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May Gurney in profit warning as chief exec leaves

May Gurney’s chief executive Philip Fellowes-Prynne has left the company by mutual consent after the firm announced a profit warning.

Non-executive director of the group, Willie MacDiarmid will take on the role of chief executive officer on an interim basis as it searches for a permanent replacement.

The firm’s share price dropped 44 per cent today, to 124p, as it announced a £10 million hit to profits on the back of the run-down of its facilities division.

In its trading update this morning, the firm said: “As we stated in March and July, the group has faced some serious operational issues within two long-term MaGos (May Gurney Optimised Solutions) contracts and the planned run-down of our facility services division.

“These factors, combined with the on-going difficulties within our Scottish utilities business, have led the board to the conclusion that the group will significantly under-perform its original expectations for the current year.

“However, the adverse impact of the run-down of our Facilities Services division, in respect of which the board has today decided to provide a one-off exceptional charge in the order of £10 million at the year end, relates to discontinued activities.”

CN revealed today that the firm has increased payment terms for suppliers to 60 days.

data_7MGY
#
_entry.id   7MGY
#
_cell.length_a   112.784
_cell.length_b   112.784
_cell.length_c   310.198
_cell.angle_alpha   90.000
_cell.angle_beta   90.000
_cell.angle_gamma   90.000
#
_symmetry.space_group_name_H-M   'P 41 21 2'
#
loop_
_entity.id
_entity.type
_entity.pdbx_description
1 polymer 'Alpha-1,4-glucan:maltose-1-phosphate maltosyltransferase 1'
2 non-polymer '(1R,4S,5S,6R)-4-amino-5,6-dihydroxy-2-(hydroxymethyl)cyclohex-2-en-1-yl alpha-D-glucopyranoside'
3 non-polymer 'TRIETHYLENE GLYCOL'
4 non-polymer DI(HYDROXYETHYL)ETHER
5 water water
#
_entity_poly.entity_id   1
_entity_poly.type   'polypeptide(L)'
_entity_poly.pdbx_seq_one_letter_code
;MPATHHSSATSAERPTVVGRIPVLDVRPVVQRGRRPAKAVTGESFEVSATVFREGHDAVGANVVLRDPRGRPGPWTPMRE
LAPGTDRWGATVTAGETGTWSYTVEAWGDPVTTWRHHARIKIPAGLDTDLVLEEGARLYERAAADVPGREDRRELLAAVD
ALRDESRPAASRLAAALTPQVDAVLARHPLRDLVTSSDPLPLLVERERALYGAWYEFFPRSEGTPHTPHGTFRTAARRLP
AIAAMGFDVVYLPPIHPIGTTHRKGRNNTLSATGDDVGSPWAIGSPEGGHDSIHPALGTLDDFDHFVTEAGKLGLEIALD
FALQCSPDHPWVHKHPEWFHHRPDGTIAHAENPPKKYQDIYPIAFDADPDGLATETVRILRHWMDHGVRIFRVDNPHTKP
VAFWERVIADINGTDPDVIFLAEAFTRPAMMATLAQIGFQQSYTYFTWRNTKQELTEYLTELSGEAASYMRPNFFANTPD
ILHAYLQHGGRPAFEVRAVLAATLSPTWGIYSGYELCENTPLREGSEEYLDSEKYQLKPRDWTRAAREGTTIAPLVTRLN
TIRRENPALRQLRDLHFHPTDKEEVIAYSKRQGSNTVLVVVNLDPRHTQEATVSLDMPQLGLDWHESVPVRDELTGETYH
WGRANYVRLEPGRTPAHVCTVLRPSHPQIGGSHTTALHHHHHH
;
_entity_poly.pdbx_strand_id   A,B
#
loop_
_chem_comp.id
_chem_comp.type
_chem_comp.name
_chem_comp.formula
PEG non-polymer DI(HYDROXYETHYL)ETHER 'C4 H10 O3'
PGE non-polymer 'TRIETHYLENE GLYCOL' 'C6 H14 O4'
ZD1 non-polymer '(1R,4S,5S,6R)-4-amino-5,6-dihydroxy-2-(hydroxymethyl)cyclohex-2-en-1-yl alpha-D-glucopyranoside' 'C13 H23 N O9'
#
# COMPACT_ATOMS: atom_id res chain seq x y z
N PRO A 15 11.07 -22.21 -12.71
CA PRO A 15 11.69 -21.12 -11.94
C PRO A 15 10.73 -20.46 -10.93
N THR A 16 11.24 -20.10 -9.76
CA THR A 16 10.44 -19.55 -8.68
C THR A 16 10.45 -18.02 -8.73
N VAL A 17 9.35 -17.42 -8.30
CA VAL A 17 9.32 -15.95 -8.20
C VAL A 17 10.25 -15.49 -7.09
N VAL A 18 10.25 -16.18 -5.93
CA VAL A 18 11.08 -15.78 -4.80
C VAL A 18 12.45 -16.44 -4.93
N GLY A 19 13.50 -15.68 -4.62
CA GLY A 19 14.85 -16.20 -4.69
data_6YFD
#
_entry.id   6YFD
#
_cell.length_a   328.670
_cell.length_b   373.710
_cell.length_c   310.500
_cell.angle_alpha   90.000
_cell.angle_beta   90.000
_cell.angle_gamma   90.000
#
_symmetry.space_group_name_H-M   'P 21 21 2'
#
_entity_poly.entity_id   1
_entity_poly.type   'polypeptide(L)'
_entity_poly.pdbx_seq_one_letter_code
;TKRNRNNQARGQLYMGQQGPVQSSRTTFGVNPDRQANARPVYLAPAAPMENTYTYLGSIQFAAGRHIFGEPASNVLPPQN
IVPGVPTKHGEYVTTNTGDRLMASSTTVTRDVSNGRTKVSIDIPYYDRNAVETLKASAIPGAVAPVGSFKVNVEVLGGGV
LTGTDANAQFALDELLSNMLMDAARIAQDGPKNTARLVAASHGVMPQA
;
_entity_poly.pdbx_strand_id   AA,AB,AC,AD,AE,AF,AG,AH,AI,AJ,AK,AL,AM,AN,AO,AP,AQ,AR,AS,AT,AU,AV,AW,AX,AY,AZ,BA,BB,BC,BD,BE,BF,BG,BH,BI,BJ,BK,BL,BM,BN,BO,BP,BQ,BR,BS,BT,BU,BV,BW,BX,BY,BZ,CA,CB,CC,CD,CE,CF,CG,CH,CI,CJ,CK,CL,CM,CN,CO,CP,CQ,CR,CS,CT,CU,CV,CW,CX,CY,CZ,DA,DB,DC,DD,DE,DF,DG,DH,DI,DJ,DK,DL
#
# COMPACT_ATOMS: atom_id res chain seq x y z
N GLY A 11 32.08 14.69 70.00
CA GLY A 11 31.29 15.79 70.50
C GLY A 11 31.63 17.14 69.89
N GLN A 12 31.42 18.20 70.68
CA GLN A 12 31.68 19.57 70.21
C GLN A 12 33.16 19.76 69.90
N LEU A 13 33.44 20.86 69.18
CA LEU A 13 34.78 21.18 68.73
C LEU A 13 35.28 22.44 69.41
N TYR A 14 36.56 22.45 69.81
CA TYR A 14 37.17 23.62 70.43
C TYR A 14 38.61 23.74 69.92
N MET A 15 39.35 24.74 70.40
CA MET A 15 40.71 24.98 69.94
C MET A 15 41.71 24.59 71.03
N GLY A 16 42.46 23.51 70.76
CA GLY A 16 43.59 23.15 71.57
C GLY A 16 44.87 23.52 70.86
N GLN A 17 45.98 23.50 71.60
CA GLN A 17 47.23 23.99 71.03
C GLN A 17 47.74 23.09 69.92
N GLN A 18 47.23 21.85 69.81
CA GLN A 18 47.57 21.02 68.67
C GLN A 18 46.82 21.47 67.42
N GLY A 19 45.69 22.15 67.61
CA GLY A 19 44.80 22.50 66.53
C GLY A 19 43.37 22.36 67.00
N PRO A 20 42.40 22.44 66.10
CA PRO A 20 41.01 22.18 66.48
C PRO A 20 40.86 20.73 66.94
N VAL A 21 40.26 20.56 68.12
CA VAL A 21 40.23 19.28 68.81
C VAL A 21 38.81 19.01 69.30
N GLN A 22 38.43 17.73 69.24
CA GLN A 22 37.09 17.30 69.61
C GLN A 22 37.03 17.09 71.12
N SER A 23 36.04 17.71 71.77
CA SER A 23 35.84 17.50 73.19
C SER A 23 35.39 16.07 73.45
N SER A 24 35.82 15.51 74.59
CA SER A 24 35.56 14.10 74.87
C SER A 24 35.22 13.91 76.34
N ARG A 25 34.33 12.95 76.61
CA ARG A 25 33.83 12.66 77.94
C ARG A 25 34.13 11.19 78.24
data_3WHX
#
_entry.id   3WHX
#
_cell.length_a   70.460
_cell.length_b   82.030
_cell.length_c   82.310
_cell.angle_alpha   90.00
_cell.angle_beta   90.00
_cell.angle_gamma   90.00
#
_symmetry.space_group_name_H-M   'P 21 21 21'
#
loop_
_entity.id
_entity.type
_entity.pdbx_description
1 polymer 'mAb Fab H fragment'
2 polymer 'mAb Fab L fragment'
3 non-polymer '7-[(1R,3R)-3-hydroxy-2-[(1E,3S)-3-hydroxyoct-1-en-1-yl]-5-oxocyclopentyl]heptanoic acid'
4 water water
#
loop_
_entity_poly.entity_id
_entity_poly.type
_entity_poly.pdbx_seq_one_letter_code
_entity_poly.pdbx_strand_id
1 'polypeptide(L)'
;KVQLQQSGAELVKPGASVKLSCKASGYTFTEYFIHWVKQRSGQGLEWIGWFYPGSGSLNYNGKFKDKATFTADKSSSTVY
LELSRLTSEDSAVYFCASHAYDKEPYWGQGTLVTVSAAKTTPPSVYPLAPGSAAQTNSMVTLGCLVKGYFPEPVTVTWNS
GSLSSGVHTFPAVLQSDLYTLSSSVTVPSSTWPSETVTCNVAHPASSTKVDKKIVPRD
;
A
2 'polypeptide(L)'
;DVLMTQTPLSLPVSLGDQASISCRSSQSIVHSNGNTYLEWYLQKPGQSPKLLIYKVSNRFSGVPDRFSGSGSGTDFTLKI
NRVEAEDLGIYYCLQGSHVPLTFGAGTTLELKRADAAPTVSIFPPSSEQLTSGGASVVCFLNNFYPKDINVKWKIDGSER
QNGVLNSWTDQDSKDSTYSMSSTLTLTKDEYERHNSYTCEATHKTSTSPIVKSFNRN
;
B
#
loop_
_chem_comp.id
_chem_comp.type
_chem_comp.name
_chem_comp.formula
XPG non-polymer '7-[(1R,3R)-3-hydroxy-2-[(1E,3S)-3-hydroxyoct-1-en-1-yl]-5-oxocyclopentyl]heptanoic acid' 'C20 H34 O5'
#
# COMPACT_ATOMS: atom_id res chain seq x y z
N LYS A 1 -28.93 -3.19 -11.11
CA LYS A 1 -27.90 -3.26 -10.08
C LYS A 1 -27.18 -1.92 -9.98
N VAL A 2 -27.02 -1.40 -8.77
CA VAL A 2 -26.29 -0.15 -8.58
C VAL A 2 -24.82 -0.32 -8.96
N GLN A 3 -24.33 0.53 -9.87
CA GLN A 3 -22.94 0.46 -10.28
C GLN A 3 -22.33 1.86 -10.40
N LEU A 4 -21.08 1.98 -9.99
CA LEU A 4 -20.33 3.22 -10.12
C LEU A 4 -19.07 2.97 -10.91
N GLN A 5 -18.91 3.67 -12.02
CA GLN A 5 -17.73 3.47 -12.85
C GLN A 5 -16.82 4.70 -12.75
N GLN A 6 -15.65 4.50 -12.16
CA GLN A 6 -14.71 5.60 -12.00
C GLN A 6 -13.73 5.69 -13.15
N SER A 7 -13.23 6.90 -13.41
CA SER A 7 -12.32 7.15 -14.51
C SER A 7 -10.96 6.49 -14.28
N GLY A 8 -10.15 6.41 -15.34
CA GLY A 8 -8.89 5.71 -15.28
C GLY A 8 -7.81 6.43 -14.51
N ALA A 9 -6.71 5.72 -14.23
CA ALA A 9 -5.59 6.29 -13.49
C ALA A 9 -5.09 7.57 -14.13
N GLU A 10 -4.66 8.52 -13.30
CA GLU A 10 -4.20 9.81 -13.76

As CN reported in June, May Gurney made more than 100 people redundant as it restructured last year, with the majority going at senior management level.

Its trading update today included a warning that its utilities business in Scotland is facing challenges including Scotia Gas Networks plans to reduce its outsourcing.

Commenting on the update, chairman Baroness Ford said: “In taking this action today, the board has moved swiftly to deal with the specific operational problems that have emerged over the last few months.

“We are fortunate to have secured the services of Willie MacDiarmid to lead the business on an interim basis. His depth of operational experience will be invaluable over the next period as we move to secure a permanent CEO.”

The company confirmed in June that the facilities division - which represented 7 per cent of the company’s £695m turnover, or £50m - was set to close down once existing contracts are fulfilled. The firm said the division had a “disappointing performance”.

Staff are were being transferred to other parts of the business during the 18-month wind-down period, the firm said.

Last year, the company restructured from six divisions into two core divisions of public sector (including highways and environment and providing £419m of revenue and a £17.8m operating profit), and regulated (providing £279m of revenue and £12.3m of operating profit).

It came despite a 17 per cent increase in underlying profits. Sixty per cent of the firm’s revenue and earnings last year came from the public sector.

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